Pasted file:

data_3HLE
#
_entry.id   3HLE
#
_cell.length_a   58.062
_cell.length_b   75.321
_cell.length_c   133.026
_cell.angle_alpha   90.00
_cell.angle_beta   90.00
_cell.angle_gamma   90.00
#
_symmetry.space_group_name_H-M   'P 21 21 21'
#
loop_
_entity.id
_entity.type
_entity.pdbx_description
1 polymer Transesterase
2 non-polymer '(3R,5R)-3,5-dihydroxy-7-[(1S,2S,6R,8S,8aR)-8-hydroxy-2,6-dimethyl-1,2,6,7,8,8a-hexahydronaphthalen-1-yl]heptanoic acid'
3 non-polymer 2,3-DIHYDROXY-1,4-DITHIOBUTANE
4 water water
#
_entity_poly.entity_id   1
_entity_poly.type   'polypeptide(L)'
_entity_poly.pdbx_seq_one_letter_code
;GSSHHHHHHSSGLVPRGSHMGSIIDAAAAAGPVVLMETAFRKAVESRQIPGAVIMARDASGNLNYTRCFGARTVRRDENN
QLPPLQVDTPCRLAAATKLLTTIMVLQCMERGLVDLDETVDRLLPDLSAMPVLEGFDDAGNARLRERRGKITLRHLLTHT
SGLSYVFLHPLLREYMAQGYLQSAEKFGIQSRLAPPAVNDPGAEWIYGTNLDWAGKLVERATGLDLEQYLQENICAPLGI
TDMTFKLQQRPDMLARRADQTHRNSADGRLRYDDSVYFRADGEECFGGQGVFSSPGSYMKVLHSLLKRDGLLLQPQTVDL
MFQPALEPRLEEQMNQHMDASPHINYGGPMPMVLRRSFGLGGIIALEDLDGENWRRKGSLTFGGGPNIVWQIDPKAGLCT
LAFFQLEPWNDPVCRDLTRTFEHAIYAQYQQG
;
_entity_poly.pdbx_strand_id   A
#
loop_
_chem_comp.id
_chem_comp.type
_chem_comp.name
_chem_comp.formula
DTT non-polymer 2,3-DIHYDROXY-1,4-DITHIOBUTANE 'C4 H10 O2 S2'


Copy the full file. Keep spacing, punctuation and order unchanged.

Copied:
data_3HLE
#
_entry.id   3HLE
#
_cell.length_a   58.062
_cell.length_b   75.321
_cell.length_c   133.026
_cell.angle_alpha   90.00
_cell.angle_beta   90.00
_cell.angle_gamma   90.00
#
_symmetry.space_group_name_H-M   'P 21 21 21'
#
loop_
_entity.id
_entity.type
_entity.pdbx_description
1 polymer Transesterase
2 non-polymer '(3R,5R)-3,5-dihydroxy-7-[(1S,2S,6R,8S,8aR)-8-hydroxy-2,6-dimethyl-1,2,6,7,8,8a-hexahydronaphthalen-1-yl]heptanoic acid'
3 non-polymer 2,3-DIHYDROXY-1,4-DITHIOBUTANE
4 water water
#
_entity_poly.entity_id   1
_entity_poly.type   'polypeptide(L)'
_entity_poly.pdbx_seq_one_letter_code
;GSSHHHHHHSSGLVPRGSHMGSIIDAAAAAGPVVLMETAFRKAVESRQIPGAVIMARDASGNLNYTRCFGARTVRRDENN
QLPPLQVDTPCRLAAATKLLTTIMVLQCMERGLVDLDETVDRLLPDLSAMPVLEGFDDAGNARLRERRGKITLRHLLTHT
SGLSYVFLHPLLREYMAQGYLQSAEKFGIQSRLAPPAVNDPGAEWIYGTNLDWAGKLVERATGLDLEQYLQENICAPLGI
TDMTFKLQQRPDMLARRADQTHRNSADGRLRYDDSVYFRADGEECFGGQGVFSSPGSYMKVLHSLLKRDGLLLQPQTVDL
MFQPALEPRLEEQMNQHMDASPHINYGGPMPMVLRRSFGLGGIIALEDLDGENWRRKGSLTFGGGPNIVWQIDPKAGLCT
LAFFQLEPWNDPVCRDLTRTFEHAIYAQYQQG
;
_entity_poly.pdbx_strand_id   A
#
loop_
_chem_comp.id
_chem_comp.type
_chem_comp.name
_chem_comp.formula
DTT non-polymer 2,3-DIHYDROXY-1,4-DITHIOBUTANE 'C4 H10 O2 S2'